Recently awoken nightly by our neighbours’ midnight jump-rope workout, I stay awake for hours. I am tired but unable to sleep, anxious and irritated.
This extended period of stay at home, work from home, school from home has us all cooped up, climbing over each other in a small space every Groundhog Day. My anxiety is surely all in my mind, but it feels physical (and cornering and petting every neighbourhood dog I see is giving me but temporary relief).
I have never before used sleep aids – and we all know that there are no magic bullets – but I am willing to look into CBD and its claims to help with anxiety and sleeplessness, without the long-term dependency issues.
There are CBD extract shops popping up all over town, offering creams, oils and gummies. You can get a CBD coffee or order a juiced-up juice. There are even CBD pet products!
What is CBD?
CBD is short for “cannabidiol”, and it is extracted from the cannabis plant (aka marijuana). CBD is legal in Hong Kong and does not result in euphoria or intoxication, but it is supposed to have moderating effects on anxiety, psychosis, depression, pain, appetite, memory, seizures and other brain activity.
Hemp is the name given to a subclass of the cannabis plant that has very low levels of the illegal (in HK) marijuana component THC (tetrahydrocannabinol), and CBD can be derived from either THC-heavy cannabis or hemp. THC is illegal in Hong Kong, and all products found here should be THC free.
CBD advocates swear it helps with sleep problems, reduces inflammation and provides pain relief. As the ultimate sceptic, I wanted to test this for myself, but what should one look for in a CBD supplement?
An OBX organic hemp farm
Which CBD to try?
Open Book Extracts (OBX) Asia imports CBD products into Hong Kong from organic hemp farms in the USA.
I emailed OBX Asia’s CEO, Laurie Goldberg, with my CBD questions. “First determine what particular issue you are trying to resolve,” Laurie suggests. “It may be sleep, anxiety, muscle discomfort, a skin condition, etc and get a recommendation for a product to try based on that.”
But isn’t one CBD oil the same as the next? How do CBD products differ for various issues?
Laurie says that CBD differs the way in which wines do, with the terroir, geography, grape varietals, weather conditions and winemaking techniques having an impact on the quality of the product.
This is actually not good news. It would be simpler if all CBD products were the same. But we’re going to have to trust that the products sold in Hong Kong are all of a certain standard while keeping in mind that some may work better than others.
Given that, we need to consider the strength of a product.
We recommend 25mg of CBD per day as a starting point for people who are new to CBD. We also recommend taking it as part of your daily routine as the effects are cumulative.
– Laurie Goldberg, CEO of Open Book Extracts Asia
The next layer of complexity to consider is what’s included along with the CBD – which means we need a brief introduction to terpenes.
Common terpenes. Illustration by @painting.daffodils
Terpenes are naturally occurring compounds that determine smell (yay, chemistry!). The fresh, woody aroma of a pine forest comes from a terpene called pinene. Limonene can be found in, well, lemons and other citrus fruits. These terpenes are also common in cannabis. Terpenes have been found to have various health benefits such as anti-inflammatory and antioxidant properties (for example, the terpene curcumene is one of the major chemical constituents of the wonder spice turmeric), and they may behave differently when combined than when acting alone – this is known as the entourage effect. Read more about terpenes in this great article.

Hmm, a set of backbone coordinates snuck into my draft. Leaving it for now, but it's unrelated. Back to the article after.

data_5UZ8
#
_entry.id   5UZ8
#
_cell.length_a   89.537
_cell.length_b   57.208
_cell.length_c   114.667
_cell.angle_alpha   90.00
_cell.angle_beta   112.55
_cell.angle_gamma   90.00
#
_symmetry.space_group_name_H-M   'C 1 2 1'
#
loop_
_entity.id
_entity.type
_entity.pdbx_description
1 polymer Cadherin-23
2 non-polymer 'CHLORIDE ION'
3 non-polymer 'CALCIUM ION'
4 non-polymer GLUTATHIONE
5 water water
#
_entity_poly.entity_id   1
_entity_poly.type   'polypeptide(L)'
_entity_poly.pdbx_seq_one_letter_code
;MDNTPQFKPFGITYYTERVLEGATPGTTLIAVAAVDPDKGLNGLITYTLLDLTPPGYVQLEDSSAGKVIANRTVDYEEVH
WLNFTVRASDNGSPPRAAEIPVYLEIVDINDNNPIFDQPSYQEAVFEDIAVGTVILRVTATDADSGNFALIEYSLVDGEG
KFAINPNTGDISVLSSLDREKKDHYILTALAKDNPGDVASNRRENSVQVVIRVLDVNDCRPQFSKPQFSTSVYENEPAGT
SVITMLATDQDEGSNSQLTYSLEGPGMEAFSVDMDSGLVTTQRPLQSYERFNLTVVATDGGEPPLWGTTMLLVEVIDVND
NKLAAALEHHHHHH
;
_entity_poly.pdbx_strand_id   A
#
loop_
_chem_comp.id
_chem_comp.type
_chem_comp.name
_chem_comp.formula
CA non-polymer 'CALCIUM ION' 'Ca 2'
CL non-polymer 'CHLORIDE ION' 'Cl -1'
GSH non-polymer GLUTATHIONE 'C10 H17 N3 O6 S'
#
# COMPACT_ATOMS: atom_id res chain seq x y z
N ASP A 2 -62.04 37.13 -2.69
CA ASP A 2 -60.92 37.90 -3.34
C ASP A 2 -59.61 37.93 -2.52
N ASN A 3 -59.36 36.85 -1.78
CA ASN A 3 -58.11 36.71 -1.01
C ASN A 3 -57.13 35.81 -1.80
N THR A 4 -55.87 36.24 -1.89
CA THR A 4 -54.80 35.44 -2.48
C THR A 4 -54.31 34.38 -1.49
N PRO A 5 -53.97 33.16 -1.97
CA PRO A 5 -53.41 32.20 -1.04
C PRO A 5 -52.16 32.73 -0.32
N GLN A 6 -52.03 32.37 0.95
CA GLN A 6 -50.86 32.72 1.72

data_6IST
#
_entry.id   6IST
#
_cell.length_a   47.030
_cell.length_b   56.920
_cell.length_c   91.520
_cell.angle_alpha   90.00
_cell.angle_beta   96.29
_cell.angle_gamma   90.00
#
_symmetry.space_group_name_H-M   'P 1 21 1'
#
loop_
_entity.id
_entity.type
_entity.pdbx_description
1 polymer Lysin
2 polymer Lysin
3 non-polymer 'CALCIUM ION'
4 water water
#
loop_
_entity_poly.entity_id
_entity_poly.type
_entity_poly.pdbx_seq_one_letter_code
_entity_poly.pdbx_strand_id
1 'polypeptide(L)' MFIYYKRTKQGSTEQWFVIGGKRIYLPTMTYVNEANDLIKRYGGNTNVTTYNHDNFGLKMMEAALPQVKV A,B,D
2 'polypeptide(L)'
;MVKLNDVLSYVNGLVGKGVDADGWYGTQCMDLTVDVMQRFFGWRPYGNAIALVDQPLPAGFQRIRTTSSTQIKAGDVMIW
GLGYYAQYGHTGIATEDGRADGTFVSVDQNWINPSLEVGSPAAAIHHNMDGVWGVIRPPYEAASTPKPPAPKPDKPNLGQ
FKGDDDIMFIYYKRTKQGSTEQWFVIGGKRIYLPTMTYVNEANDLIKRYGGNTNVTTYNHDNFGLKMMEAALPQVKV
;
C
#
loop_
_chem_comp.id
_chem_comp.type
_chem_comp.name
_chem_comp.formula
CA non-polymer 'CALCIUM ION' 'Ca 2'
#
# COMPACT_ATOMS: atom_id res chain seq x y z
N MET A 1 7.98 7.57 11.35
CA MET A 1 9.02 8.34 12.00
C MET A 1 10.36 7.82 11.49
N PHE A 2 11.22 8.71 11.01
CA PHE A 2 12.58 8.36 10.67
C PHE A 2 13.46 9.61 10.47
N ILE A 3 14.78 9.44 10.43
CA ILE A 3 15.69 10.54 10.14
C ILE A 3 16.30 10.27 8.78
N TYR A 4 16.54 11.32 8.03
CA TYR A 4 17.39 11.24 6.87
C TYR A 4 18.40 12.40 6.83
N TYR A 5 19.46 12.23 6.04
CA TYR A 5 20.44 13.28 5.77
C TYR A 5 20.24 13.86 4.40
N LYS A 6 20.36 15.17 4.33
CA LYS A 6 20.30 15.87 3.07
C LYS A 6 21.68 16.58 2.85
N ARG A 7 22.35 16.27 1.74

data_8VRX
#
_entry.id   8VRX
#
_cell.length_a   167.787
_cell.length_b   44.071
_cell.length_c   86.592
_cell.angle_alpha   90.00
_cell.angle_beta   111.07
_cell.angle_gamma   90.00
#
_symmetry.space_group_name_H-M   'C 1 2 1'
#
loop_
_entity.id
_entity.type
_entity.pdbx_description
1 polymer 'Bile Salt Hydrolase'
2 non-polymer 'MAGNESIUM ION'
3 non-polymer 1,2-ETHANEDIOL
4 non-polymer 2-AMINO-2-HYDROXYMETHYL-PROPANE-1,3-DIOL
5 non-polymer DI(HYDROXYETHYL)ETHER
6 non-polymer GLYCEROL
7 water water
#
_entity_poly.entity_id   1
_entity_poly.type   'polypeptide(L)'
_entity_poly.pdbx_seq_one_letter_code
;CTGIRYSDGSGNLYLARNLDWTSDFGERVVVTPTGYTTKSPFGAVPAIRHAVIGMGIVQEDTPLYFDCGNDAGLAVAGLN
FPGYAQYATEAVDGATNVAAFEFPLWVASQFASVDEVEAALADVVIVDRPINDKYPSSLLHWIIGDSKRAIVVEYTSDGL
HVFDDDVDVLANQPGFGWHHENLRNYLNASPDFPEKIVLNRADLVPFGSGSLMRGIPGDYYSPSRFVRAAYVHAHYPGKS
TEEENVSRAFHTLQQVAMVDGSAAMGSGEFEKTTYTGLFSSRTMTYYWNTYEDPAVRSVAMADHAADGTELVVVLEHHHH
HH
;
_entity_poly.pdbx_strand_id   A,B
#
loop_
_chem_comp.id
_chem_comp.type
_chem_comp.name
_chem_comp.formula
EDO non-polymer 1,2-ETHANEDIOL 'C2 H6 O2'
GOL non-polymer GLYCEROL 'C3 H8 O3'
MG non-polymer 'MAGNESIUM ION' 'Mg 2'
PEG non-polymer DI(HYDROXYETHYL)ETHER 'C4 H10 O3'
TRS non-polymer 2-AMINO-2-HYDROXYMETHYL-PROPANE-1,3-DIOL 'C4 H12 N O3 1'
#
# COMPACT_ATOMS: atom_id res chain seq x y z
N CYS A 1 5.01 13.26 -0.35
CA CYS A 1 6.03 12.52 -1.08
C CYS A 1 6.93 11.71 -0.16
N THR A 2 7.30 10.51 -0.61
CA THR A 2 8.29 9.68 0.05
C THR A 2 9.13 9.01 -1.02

So a CBD product that includes terpenes or herbs in its formulation may be more effective than one with just CBD alone. The CBD is the “hero” ingredient and stimulates the endocannabinoid system, while terpenes, herbs and other natural ingredients support a specific need – for example, a CBD gummy with melatonin to treat sleeplessness.
I found myself an expensive tube of CBD mints from Lucent Botanicals that contain 10mg of CBD per mint along with melatonin, a blend of herbs and three different terpenes (myrcene, terpineol and terpinolene). Many of the products I looked at have “secret formula” blends of terpenes for day or night, and I appreciate that this company shares their ingredients.
Did it work? Well, yes, it did. Whether it was accumulated fatigue, my alcohol-free nights, the peppermint tea before bed, the placebo effect or the CBD mint itself, I still awoke, but the fog did not lift from my brain and I was able to go back to sleep. The experiment continues, and it’s looking pretty good.
No one wants to be reliant on this kind of product long term, but if it can help to break the unhealthy sleeping patterns I have lately found myself in, it will be worth it.
In general, it’s a good idea to try a variety of topical and ingestible products and doses and recognise that you may not necessarily feel an immediate effect. The experience can vary a lot from person to person.
When purchasing CBD products in Hong Kong, it’s important to pay attention to the exact composition of an item. Look for reputable retailers and brands that make third-party lab reports available to customers. While you may make every effort to avoid THC, there are no guarantees. Some companies still specify CBD as a prohibited substance as a condition of service, and you should check whether this applies to you.
LIFE CBD can be found at Elephant Grounds
You can order a CBD coffee at many coffee shops around town or any number of CBD food and drink products at Sheung Wan café Found. However, what I am really interested in is the special relationship between CBD and beer. That’s the next article up from Brew 852 – stay tuned!
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